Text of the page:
Labor is demanding the resignation of the head of the royal commission into union corruption following revelations he agreed to speak at a Liberal Party fundraising event.
Commissioner and former High Court judge Dyson Heydon was advertised as the guest speaker at the $80-a-head Sir Garfield Barwick address in Sydney later this month.
The event was organised by the legal branch of the New South Wales Liberal Party and first advertised in April.
The politically-branded invitation promoted Justice Dyson’s appearance and offered guests the option to make cheques “payable to the Liberal Party”, saying proceeds would be “applied to state election campaigning”.
Revelations that the person appointed by the Prime Minister to investigate unions would speak at a Liberal Party event triggered a ferocious reaction from the ALP.
During question time, the manager of opposition business Tony Burke said the commissioner had revealed deep bias and partisan links.
“He is conflicted, he is biased, the royal commission is a farce. Dyson Heydon is in a position now where he cannot remain in that role,” Mr Burke said.
“The sham – that we have said for so long this royal commission was – has now been found out and exposed.”
The feverish response to the news is in sharp contrast to the man himself.
During a hearing this week, Justice Heydon intervened when one lawyer demanded to know why a witness was taking a “long pause” before answering a question.
Justice Heydon begged to differ, saying the pause was only for four seconds.
After leaving the High Court, Justice Heydon explained to the ABC that he did not write judgments with his fellow judges because he was a stickler for proper English who abhorred split infinitives and dangling participles.
“Well they don’t write grammatically as I understand Anglo-Australian grammar,” he said.
Yet Justice Heydon, who was a professor of law at age 30, failed to detect that the invitation to the lawyers and judges – which was first advertised in April – said that funds would go to the NSW Liberal Party.
He released an email sent at 9.23am on Thursday by his assistant to event organisers:
“If there was any possibility that the event could be described as a Liberal Party event he will be unable to give the address, at least whilst he is in the position of Royal Commissioner.”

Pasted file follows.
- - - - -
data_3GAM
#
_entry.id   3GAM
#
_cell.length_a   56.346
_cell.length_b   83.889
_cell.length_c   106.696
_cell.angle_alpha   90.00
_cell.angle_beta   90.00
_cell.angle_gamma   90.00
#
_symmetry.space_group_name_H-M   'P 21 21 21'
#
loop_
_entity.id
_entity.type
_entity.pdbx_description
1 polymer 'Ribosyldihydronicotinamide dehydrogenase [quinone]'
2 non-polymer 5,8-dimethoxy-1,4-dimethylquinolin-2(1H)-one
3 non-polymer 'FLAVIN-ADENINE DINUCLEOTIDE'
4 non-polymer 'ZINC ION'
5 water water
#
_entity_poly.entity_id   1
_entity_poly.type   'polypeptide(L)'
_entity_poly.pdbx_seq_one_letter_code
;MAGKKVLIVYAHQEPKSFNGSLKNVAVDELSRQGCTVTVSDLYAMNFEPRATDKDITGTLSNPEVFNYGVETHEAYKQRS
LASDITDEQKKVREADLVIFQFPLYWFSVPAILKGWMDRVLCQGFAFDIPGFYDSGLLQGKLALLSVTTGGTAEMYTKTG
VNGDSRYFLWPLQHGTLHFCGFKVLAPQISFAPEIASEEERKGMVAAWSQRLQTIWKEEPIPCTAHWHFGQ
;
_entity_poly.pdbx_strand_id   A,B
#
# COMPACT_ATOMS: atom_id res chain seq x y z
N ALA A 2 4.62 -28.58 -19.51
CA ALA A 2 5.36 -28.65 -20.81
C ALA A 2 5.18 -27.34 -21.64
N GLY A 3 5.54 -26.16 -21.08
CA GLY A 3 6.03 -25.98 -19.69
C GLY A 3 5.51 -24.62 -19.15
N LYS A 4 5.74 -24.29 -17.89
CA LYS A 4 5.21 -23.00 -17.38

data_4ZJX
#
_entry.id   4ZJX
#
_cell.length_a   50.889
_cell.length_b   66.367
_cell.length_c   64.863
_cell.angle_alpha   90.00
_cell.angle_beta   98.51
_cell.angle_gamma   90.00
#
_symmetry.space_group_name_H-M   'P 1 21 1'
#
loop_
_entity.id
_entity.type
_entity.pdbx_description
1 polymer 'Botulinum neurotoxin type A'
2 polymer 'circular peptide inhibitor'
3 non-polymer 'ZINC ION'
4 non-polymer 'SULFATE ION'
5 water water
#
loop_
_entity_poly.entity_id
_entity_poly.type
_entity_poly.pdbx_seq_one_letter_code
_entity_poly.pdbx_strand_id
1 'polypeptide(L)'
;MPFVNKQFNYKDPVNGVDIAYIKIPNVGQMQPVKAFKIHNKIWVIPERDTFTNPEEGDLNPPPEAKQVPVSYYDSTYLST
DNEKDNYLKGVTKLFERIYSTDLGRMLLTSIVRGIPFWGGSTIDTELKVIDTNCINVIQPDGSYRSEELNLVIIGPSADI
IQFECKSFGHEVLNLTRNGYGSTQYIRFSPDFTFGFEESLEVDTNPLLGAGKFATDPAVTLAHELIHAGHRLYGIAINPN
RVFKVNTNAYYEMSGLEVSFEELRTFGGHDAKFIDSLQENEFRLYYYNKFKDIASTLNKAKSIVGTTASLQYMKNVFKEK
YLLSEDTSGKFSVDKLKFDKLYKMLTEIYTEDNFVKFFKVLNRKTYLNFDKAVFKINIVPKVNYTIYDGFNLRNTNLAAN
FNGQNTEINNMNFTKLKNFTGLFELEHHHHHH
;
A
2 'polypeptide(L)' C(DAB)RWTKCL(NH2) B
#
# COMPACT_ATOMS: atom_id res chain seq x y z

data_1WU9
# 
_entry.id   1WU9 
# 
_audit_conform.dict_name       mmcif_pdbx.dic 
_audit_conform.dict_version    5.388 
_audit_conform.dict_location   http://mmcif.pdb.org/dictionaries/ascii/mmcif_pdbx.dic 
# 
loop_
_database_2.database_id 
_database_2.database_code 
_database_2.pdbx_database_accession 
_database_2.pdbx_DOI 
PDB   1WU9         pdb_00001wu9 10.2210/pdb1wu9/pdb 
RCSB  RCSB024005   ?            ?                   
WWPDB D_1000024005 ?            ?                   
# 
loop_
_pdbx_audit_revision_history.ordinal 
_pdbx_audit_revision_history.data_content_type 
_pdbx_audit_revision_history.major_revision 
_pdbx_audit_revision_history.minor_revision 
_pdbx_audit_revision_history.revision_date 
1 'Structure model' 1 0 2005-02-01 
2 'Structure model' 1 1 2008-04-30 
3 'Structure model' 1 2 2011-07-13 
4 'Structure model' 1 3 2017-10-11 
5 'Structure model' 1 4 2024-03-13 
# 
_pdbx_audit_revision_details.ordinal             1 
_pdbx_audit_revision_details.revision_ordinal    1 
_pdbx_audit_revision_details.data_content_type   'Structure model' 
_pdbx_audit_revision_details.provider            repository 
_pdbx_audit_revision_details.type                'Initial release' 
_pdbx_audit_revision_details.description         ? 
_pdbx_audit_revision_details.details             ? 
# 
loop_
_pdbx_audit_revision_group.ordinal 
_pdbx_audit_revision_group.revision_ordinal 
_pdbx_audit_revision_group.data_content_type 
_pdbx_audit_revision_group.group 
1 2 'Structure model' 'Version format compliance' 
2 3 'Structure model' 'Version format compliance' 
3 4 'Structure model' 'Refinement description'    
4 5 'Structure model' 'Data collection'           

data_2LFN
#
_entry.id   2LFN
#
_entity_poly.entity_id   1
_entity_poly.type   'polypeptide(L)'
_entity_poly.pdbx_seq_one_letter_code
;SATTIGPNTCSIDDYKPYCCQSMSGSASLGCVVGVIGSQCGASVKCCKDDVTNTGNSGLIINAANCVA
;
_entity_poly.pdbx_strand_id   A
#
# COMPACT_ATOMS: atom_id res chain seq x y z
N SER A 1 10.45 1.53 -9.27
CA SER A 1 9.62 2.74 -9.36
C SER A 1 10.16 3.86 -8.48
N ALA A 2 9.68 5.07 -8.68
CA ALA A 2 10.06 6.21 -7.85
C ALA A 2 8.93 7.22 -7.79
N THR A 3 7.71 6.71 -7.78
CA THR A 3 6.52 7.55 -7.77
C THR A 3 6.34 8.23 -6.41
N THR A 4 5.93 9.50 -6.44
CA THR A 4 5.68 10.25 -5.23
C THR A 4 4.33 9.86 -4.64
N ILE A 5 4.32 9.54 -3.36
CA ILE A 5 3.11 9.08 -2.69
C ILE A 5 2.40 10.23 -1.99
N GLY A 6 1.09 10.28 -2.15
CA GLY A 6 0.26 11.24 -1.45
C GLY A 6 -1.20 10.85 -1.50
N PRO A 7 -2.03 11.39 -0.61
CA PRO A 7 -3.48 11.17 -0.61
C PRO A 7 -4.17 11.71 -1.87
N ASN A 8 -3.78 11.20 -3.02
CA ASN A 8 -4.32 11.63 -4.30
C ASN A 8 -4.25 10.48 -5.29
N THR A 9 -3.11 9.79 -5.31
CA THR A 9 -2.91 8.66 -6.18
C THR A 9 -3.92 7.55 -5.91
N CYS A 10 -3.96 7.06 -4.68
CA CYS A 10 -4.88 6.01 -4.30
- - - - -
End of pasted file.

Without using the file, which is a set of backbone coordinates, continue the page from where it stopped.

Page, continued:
Fairfax Media says it first contacted the commissioner’s office about the guest-speaking story at 9.35am, before publishing a story which dominated question time in the federal parliament and beyond.
Labor and the unions are not buying that explanation, saying the row proves what they’ve been saying all along – that the royal commission is a political witch-hunt established by the Abbott government to target its enemies.
During the hearings, Justice Heydon has repeatedly noted that royal commissions, unlike courts, are not bound by the rules of evidence. But royal commissions are a powerful institution and they, too, have to be seen to be doing the right thing.
As the High Court has noted in one judgment, delivered during Justice Heydon’s time on the bench, it is fundamental to the administration of justice for a judge to be neutral.
“It is for this reason that the appearance of departure from neutrality is a ground of disqualification,” the judgment said.
“Because the rule is concerned with the appearance of bias, and not the actuality, it is the perception of the hypothetical observer that provides the yardstick. It is the public’s perception of neutrality with which the rule is concerned.”
All royal commissions are “political” in being appointed by and reporting to the government of the day, which agrees to their terms of reference and to their main players, such as the commissioner and counsel assisting.
But the Abbott government seems to see transparency as a one-way mirror, refusing to answer many questions itself but establishing inquiries that have hauled in the last three Labor leaders – Kevin Rudd, Julia Gillard and Bill Shorten.
The government says the Heydon royal commission was needed to expose systemic misbehaviour and poor governance within the Australian union movement, as shown in the case of the Health Services Union.
As things stand, the government has strongly backed Justice Heydon to stay at the commission, which is due to report by the end of the year.
Rumours have swirled in recent weeks that the government was considering extending the inquiry into 2016 when the Federal election is expected. The events of this week make that less likely.
Mark Skulley is a freelance journalist who is based in Melbourne. View all of his columns here.